Extraterrestrial intelligence (often abbreviated ETI) refers to hypothetical extraterrestrial life that is capable of thinking and doing meaningful tasks. The question of whether other intelligent species dwell beyond our planet has been debated since ancient times, and shows no sign of slowing.
The modern form of this concept has its root in the Copernican Revolution, wherein it was proved that the Earth is a planetary body that revolves around the Sun instead of being stationary. Similarly, other planets revolve around the Sun—which raises the question of the possibility of intelligent life forms on these other planets. Recent discoveries in the new field of astrobiology have indicated that the existence and evolution of other “smart” species in the Milky Way is not improbable. In fact, more than 3,000 extrasolar planets have been discovered and water is likely to be present on Mars and on some moons of the outer solar system. These discoveries suggest that there could be other planets wherein life, or perhaps intelligent life, might be present. Extraterrestrial intelligence has become one of the most widely debated questions in astronomy and has become the core theme of many science fiction movies.
Argument for Extraterrestrial Intelligence
The argument in favor of the probable presence of extraterrestrial intelligence is based on a popular philosophical notion called the principle of mediocrity. The principle suggests that there is nothing unusual about the evolution of the solar system, the evolution of the earth, and thereby the evolution of biological organisms and the human population. Just like the processes that led to life on Earth and eventually to thinking organisms, similar processes could have occurred elsewhere in the cosmos. There are three important assumptions in this argument:
- Planets capable of nurturing life are common
- Living organisms will spring up on such planets
- Natural selection will play its course on the planet, which will intermittently produce intelligent species.
Hitherto only the first assumption has been proven—scientists have discovered several small rocky planets similar to Earth that have atmospheres and oceans germane for life.
Many eminent scientists, including Stephen Hawking, argue that the sheer size of the universe makes it improbable for the non-existence of other intelligent species elsewhere in the cosmos. Fermi’s Paradox, on the other hand, underlines the apparent contradiction between the lofty estimates of the possibility of the existence of extraterrestrial intelligent species and our lack of contact with them. To learn more about the Fermi Paradox, click here.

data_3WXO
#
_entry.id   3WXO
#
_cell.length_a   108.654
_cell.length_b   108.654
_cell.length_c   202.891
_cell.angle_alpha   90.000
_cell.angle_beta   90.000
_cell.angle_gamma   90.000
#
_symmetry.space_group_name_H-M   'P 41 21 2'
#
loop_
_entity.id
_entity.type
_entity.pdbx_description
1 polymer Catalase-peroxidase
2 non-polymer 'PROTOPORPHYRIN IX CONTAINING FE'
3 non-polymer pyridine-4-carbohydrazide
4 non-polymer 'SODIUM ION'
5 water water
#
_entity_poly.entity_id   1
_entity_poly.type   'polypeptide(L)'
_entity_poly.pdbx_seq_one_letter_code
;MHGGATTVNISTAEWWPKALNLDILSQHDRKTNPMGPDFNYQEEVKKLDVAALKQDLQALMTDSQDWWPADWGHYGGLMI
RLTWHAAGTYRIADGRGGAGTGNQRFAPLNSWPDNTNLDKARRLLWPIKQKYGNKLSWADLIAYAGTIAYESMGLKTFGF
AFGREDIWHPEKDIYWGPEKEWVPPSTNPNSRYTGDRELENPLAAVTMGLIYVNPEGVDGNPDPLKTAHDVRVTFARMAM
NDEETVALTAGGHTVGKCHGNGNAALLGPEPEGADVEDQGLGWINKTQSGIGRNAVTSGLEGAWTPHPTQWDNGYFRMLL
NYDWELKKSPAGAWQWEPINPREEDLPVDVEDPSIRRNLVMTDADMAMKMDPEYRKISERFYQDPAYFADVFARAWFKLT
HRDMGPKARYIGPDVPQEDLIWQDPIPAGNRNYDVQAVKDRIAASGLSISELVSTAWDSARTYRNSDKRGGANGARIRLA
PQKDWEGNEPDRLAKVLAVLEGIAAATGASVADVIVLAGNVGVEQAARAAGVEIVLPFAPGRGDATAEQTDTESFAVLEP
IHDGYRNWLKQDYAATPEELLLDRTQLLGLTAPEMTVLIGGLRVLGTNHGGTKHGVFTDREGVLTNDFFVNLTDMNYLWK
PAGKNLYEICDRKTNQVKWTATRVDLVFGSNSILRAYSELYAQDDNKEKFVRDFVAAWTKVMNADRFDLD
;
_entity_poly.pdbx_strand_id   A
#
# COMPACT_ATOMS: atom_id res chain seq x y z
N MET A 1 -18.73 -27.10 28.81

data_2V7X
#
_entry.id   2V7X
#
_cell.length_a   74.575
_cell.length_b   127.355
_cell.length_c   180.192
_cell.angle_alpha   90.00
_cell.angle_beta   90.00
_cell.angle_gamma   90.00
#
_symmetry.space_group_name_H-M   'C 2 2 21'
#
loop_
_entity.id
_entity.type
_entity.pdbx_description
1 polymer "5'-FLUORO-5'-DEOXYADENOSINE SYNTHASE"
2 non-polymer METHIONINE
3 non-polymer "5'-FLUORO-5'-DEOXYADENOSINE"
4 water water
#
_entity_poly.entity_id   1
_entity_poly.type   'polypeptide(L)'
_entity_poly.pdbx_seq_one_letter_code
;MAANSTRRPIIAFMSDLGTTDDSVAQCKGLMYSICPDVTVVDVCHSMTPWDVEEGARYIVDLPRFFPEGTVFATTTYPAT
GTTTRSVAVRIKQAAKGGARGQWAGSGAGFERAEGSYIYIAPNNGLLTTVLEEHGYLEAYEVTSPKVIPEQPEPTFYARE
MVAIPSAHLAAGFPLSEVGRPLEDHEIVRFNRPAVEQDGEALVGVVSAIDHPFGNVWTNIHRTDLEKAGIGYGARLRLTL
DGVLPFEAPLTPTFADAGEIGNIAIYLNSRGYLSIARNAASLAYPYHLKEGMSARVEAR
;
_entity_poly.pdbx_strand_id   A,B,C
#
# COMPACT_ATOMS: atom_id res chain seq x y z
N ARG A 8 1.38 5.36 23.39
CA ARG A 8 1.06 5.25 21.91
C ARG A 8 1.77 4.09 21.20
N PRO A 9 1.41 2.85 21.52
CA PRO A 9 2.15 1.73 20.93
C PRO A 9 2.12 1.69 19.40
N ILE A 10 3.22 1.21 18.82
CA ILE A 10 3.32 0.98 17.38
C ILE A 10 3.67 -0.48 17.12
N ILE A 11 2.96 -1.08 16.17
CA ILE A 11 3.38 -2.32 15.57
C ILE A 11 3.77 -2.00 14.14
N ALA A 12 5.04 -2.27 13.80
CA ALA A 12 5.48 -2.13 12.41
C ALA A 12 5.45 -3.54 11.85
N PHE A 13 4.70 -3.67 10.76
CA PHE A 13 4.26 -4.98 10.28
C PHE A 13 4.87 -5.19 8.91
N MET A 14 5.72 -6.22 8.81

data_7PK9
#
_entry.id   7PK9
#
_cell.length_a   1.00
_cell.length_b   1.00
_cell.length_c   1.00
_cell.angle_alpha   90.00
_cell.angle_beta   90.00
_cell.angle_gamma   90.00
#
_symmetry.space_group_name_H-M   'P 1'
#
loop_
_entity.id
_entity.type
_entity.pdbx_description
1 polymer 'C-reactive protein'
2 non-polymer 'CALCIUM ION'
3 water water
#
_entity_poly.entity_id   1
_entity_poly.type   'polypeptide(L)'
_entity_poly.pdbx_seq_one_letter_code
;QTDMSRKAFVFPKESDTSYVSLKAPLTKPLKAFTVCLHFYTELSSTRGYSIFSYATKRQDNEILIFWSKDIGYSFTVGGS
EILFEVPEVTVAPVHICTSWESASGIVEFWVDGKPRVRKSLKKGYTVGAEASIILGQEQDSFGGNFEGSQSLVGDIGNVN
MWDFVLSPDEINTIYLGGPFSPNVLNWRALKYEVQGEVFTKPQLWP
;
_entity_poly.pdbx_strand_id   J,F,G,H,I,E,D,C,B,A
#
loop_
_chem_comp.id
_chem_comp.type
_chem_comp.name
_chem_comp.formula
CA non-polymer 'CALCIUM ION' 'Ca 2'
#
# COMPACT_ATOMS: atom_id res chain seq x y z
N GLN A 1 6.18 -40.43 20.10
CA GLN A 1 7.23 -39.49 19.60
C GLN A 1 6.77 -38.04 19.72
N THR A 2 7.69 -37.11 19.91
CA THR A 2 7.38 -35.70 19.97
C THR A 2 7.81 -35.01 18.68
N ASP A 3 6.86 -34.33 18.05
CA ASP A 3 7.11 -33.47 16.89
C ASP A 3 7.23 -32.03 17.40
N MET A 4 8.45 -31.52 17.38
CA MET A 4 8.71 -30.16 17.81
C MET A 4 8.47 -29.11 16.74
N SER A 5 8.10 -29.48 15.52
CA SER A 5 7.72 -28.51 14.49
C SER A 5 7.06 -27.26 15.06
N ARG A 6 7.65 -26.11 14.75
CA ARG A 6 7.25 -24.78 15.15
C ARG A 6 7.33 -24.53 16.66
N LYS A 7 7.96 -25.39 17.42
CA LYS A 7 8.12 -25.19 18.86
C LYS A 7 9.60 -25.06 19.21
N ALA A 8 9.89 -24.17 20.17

Search for Extraterrestrial Intelligence
Real extraterrestrial artifacts are yet to be found. At the onset of the 20th century, Percival Lowell, a Harvard graduate, claimed to see artificially made canals on Mars. Scientist later found that they were not proof of extraterrestrial intelligent species constructing canals on Mars, but rather a case of optical illusion!
The most competent mechanism for discovering an extraterrestrial community is to search for electromagnetic signals, especially radio and light waves. Many cosmologists believe that radio or light waves may have been beamed toward Earth from other life-supporting celestial bodies, either involuntarily (similar to the way we leak TV and radio signals into space) or deliberately (as a beacon signal).
Communication with extraterrestrial intelligence (CETI) is another way of searching for extraterrestrial intelligence. This method focuses on composing and decoding signals that could theoretically be comprehended by another technologically advanced extraterrestrial civilization. A famous CETI experiment was the Arecibo message, composed by the renown scientists Carl Sagan and Frank Drake in 1974. This experiment had a message composed of seven parts, which were encoded into a radio signal and sent to globular star cluster M13—a whopping 25,000 light-years from Earth. Sagan and Drake suggested that it would take at least 25,000 years for the message to reach the destination, given the technological advancement of humans. Rather than being an attempt to connect with supposedly existing extraterrestrial species thousands of light-years away from us, this experiment was a manifestation of the limitation of humanity’s technological advancement to communicate with them.
That’s why most of the seekers of extraterrestrial intelligence (SETI) these days do not send signals into the cosmos. Due to the sheer distance and limitation of speed that electromagnetic signals travel, two-way communication is nearly impossible. Researchers are focusing more on the signals received by our planet as a source of clues or hints that intelligent extraterrestrial species do exist somewhere in the vast emptiness of space!